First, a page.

No one has hours to scour the papers to keep up with the latest news, so we’ve curated the top news stories in the field of Forensic Science for this week. Here’s what you need to know to get out the door!
One of the major pragmatic devices showcased at ISHI is a collection tool developed in Europe that combines forensic needs, accelerated speed, and advanced genetic analysis to respond to mass casualty incidents—like American mass shootings.
Thousands of DNA profiles legally required to be collected from adults arrested for felonies or convicted of some misdemeanors in Ohio are missing from state and national crime databases, according to a newspaper network’s investigation.
The North Carolina sexual assault tracking system launches Monday. It allows victims of sexual assaults who get a forensic exam to track where their evidence is and if it’s been tested. Idaho, Arkansas and a few other states have similar systems.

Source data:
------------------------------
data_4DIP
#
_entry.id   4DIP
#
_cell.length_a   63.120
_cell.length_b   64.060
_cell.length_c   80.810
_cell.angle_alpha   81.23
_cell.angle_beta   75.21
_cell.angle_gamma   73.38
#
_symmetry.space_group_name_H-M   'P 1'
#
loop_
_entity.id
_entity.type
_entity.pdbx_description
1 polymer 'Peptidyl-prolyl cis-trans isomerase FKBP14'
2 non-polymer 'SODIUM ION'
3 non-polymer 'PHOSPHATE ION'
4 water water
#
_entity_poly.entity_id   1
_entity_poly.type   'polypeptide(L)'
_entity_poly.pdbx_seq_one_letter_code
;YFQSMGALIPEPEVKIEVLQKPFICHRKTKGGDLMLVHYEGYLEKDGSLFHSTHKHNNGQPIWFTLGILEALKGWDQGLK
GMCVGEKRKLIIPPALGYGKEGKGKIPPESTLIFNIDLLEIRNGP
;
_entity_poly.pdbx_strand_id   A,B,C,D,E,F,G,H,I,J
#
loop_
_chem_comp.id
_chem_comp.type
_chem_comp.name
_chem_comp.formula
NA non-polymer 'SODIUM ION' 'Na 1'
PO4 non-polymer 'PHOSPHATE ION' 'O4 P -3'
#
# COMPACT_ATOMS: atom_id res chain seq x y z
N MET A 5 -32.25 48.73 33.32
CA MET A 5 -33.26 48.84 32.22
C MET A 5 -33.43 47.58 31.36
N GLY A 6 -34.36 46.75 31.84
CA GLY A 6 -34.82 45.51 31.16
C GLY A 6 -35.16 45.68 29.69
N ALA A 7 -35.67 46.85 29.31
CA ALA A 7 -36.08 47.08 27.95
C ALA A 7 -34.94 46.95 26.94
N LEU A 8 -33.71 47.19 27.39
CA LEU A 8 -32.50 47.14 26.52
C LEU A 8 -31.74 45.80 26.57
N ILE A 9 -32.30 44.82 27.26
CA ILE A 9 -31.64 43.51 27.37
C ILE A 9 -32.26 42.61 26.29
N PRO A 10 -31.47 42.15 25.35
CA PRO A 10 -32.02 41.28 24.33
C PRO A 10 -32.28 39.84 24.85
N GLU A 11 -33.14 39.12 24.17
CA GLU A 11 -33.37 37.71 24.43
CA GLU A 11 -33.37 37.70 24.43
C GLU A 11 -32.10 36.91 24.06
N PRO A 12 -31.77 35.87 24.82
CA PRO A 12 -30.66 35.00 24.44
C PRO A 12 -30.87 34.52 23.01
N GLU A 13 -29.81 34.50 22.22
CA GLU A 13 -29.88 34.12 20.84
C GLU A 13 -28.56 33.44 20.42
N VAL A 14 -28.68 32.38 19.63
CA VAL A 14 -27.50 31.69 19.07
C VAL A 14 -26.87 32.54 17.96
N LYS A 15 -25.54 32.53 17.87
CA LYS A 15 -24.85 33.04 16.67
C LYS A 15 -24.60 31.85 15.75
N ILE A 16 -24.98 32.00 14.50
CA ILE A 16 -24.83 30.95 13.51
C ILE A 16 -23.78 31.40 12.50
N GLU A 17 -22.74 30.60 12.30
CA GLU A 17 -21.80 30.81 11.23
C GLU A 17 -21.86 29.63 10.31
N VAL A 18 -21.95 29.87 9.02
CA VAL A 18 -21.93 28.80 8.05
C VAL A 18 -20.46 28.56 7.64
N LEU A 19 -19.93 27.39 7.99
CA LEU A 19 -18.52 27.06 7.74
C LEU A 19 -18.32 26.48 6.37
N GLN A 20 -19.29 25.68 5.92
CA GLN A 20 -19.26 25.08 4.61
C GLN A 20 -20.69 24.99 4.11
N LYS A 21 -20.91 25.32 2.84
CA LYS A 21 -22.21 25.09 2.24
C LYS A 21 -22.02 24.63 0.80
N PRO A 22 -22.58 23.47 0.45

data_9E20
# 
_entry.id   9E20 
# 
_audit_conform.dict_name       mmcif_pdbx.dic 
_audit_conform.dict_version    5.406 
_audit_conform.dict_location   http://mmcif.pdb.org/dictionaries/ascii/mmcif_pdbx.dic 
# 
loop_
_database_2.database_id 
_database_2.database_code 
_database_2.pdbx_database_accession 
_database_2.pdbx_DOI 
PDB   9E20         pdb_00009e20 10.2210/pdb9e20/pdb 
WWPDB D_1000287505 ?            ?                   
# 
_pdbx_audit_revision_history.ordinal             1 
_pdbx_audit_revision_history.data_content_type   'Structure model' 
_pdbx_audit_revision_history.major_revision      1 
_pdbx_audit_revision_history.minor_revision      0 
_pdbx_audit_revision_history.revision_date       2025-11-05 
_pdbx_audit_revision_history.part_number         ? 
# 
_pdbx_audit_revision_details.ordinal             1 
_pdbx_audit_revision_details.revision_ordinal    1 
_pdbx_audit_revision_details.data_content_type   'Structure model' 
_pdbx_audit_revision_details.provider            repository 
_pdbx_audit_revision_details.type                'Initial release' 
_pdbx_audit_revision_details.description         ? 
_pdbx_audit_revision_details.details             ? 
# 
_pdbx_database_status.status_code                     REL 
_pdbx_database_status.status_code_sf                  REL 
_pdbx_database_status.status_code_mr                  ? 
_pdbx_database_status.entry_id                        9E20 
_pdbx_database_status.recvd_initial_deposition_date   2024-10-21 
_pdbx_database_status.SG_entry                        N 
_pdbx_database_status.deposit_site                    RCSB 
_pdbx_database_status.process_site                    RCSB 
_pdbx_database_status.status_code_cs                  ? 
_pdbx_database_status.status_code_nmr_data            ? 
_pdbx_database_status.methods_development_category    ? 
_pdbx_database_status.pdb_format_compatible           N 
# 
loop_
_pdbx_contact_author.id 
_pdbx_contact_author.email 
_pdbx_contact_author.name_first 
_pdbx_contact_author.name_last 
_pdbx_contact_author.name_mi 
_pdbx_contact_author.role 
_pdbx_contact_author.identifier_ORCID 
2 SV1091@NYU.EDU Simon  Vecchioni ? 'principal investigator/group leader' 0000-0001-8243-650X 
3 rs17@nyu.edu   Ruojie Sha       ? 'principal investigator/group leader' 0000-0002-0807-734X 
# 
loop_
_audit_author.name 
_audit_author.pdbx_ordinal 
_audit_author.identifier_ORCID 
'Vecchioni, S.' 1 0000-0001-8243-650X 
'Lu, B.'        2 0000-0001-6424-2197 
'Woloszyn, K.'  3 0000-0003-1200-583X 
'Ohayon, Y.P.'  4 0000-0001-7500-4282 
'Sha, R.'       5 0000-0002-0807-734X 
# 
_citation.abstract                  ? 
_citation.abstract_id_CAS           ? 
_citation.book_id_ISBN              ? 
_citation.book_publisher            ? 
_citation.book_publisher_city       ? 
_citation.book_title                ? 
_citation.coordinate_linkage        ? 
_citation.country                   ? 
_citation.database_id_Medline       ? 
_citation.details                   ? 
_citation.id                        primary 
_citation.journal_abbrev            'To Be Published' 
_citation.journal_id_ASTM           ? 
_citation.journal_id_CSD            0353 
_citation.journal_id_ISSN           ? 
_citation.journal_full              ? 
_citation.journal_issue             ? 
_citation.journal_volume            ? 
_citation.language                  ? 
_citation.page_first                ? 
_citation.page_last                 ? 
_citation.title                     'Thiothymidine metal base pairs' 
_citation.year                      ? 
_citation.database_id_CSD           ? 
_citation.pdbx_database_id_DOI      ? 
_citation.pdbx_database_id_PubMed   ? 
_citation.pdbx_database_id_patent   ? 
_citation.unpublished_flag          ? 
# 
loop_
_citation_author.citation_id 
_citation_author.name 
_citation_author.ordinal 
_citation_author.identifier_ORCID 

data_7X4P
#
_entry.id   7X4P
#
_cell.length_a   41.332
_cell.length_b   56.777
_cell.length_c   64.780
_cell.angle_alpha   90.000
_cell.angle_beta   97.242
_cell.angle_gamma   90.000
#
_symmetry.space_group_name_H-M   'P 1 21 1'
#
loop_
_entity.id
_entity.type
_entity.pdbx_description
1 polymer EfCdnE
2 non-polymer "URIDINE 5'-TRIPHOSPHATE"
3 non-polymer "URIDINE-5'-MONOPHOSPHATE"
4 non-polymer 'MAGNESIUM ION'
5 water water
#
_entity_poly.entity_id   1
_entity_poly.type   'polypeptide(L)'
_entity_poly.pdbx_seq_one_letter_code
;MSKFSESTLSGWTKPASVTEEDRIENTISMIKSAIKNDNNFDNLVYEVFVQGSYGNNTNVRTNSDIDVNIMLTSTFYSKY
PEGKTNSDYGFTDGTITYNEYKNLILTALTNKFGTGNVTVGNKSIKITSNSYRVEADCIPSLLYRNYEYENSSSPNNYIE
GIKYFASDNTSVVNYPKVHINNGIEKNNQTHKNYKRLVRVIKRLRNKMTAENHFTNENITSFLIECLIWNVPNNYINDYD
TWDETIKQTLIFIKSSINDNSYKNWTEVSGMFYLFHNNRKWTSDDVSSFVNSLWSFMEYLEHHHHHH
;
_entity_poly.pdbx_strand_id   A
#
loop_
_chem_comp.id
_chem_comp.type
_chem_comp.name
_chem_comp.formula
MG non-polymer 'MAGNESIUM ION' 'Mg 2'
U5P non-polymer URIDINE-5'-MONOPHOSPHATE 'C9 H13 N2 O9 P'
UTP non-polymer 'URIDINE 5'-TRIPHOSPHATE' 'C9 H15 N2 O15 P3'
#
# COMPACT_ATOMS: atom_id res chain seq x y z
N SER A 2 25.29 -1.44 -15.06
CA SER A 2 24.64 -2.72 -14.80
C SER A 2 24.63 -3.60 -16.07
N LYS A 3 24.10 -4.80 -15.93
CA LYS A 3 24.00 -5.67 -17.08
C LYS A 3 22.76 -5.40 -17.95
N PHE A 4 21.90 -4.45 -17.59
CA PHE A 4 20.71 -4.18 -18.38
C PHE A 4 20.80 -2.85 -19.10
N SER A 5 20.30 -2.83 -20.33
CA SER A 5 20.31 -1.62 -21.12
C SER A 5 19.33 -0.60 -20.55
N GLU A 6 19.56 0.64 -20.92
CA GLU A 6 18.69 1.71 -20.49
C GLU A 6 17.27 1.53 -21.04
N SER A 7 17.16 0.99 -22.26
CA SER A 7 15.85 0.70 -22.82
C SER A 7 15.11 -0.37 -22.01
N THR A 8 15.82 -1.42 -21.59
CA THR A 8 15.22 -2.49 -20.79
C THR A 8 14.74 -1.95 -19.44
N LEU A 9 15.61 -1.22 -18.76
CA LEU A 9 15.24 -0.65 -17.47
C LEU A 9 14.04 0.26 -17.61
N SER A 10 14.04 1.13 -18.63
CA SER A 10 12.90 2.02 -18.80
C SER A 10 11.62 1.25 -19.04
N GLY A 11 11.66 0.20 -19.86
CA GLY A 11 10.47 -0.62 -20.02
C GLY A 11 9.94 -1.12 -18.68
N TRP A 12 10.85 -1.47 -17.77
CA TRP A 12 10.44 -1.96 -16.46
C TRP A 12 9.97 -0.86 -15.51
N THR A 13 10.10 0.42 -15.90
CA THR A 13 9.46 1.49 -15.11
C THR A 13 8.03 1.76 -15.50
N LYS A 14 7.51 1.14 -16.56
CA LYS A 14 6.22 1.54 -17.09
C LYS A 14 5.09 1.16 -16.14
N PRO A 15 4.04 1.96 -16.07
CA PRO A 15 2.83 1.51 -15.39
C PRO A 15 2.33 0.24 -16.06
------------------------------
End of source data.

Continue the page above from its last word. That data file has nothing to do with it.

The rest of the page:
In today’s episode, our narrator, Brandt Cassidy, Ph.D., laboratory director for DNA Solutions and technical leader for the forensic work conducted by the company, describes a challenging case where evidence was sent to Oklahoma City by the U.S. Attorney’s office in Phoenix.
Using newly tested DNA evidence, the Tulsa County Sheriff’s Office’s Cold Case Task Force reportedly has linked a suspect to the 1973 homicide of Veda Woodson. Investigators are now seeking 78-year-old Stanley Clabough, who is believed to live in the Tulsa area.
“There is very little research on the decomposition of juvenile and infant remains, but it’s important to understand the rate and progress of this process – it can provide crucial information about when victims died and their remains disposed of,” says Ann Ross, a professor of biological sciences at NC State and first author of a paper on the work.
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